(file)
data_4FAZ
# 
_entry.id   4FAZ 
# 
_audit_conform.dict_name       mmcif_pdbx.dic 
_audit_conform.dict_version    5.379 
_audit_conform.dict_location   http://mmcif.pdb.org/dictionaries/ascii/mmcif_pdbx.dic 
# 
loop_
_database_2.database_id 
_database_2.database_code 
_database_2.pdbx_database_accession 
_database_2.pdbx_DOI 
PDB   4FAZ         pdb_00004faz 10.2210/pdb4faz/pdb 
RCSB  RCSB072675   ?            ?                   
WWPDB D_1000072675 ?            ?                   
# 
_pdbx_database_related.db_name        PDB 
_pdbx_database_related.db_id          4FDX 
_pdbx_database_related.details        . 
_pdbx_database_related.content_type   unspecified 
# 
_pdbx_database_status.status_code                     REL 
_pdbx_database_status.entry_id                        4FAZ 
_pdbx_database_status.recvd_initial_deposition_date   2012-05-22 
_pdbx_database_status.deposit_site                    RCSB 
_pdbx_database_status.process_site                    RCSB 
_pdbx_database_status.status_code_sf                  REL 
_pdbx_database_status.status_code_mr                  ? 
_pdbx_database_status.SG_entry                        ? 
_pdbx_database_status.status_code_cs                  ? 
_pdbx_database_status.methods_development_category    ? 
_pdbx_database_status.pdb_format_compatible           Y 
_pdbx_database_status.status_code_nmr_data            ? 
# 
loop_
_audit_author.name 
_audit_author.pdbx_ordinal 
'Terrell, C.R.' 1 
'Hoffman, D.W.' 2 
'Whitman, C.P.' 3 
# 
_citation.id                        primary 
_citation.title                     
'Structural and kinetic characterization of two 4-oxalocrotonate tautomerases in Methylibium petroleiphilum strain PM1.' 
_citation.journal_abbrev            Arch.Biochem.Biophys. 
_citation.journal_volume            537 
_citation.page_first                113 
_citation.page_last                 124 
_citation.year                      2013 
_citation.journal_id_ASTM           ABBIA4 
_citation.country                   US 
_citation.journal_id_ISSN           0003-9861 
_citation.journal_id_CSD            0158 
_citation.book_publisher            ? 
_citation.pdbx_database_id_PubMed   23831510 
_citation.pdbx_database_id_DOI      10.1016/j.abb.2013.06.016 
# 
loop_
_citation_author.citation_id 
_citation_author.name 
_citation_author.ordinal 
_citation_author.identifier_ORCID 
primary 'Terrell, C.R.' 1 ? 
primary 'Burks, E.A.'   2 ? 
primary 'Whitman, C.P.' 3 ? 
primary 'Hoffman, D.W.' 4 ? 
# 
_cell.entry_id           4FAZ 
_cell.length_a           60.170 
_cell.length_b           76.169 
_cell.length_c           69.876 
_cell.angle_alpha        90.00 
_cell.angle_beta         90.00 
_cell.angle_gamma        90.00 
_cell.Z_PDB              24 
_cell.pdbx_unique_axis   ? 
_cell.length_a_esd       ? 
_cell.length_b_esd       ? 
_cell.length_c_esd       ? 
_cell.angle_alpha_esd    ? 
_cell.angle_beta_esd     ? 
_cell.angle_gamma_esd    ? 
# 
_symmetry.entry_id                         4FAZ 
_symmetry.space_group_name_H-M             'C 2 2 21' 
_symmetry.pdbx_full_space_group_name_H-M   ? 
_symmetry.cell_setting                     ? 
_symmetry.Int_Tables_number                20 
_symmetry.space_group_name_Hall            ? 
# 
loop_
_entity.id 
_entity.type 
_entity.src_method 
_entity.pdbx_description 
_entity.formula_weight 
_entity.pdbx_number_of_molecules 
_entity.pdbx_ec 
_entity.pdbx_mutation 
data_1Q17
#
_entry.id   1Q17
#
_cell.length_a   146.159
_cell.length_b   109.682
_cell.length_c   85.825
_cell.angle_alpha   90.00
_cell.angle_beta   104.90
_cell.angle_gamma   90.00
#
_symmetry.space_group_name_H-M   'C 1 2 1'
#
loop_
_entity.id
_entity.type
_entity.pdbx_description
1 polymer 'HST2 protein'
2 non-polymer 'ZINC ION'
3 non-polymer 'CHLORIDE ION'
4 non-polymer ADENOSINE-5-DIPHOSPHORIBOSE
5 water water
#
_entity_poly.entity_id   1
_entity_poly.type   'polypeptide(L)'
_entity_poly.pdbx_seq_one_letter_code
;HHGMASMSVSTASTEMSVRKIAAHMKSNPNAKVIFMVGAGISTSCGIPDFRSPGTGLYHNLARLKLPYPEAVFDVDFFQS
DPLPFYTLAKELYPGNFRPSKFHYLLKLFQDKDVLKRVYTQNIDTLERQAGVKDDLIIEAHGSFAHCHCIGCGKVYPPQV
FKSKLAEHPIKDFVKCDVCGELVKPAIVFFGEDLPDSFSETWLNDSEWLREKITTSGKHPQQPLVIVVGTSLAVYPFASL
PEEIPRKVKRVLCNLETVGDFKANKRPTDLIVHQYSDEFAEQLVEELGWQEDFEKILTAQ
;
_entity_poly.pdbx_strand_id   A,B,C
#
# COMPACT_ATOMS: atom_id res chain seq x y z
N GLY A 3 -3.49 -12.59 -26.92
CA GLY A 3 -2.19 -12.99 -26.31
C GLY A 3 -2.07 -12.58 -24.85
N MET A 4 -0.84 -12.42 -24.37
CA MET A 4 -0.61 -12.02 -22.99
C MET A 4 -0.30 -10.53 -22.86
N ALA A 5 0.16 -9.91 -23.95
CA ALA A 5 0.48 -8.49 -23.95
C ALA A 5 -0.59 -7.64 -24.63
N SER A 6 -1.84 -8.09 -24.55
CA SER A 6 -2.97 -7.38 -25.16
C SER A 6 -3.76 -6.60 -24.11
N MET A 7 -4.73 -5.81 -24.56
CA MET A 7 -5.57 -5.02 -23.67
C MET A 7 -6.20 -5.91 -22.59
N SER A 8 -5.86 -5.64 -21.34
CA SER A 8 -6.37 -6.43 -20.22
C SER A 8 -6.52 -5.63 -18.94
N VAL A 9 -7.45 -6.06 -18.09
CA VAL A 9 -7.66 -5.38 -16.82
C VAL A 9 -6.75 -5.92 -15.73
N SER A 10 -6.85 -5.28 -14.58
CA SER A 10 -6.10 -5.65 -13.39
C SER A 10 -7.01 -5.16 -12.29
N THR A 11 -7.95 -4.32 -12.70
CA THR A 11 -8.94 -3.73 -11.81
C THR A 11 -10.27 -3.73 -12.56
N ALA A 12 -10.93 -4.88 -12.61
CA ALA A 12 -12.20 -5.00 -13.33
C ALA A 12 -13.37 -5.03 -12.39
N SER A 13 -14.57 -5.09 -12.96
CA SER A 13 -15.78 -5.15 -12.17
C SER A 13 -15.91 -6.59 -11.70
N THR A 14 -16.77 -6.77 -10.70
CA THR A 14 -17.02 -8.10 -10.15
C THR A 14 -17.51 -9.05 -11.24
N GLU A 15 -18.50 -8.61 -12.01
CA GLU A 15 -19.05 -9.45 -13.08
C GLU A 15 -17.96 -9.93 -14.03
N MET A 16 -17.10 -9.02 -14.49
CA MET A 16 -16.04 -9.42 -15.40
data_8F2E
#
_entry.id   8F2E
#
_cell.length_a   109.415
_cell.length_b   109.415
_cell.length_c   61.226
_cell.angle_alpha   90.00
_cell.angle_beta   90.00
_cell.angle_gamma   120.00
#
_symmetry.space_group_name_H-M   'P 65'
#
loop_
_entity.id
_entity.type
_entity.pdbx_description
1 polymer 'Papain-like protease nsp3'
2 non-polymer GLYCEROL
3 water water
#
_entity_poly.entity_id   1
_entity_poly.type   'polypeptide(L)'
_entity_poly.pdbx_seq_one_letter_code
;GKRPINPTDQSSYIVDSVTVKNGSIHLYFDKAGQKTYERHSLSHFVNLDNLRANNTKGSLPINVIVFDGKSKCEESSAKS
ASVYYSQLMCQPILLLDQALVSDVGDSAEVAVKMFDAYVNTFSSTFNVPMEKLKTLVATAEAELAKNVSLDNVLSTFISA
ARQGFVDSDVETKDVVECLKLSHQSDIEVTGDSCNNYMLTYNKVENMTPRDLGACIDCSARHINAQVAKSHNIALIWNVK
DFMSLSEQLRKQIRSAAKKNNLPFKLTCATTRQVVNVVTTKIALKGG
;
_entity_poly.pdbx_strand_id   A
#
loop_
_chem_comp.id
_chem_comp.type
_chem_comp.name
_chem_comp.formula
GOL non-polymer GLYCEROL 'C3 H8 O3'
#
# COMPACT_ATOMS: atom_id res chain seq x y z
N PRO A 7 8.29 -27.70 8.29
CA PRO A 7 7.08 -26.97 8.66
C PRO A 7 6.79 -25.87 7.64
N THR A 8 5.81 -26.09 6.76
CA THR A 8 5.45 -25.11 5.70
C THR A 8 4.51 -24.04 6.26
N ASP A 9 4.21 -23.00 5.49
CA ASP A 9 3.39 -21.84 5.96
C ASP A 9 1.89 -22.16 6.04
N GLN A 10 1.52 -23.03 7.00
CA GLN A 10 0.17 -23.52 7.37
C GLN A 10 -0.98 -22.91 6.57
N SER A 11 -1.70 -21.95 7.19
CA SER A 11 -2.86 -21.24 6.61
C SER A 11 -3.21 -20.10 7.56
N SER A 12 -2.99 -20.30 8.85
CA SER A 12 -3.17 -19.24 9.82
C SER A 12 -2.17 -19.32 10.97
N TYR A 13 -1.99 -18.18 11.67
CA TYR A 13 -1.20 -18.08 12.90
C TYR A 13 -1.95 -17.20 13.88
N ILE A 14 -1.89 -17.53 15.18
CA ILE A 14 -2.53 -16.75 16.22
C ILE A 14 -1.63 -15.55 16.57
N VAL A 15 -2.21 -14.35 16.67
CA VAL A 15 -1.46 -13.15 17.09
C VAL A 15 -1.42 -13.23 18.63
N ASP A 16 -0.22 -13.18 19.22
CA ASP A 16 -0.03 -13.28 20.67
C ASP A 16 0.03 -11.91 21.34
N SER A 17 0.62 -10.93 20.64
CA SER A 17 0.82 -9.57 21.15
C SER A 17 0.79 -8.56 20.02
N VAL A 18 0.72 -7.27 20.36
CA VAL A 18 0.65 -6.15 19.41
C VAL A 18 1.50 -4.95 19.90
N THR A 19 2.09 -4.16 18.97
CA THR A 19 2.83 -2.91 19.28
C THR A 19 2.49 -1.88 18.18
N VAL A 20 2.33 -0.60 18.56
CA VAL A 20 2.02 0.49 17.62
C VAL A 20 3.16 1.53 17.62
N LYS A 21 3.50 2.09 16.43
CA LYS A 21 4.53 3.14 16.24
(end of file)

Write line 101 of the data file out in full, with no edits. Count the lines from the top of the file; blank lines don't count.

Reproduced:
data_1Q17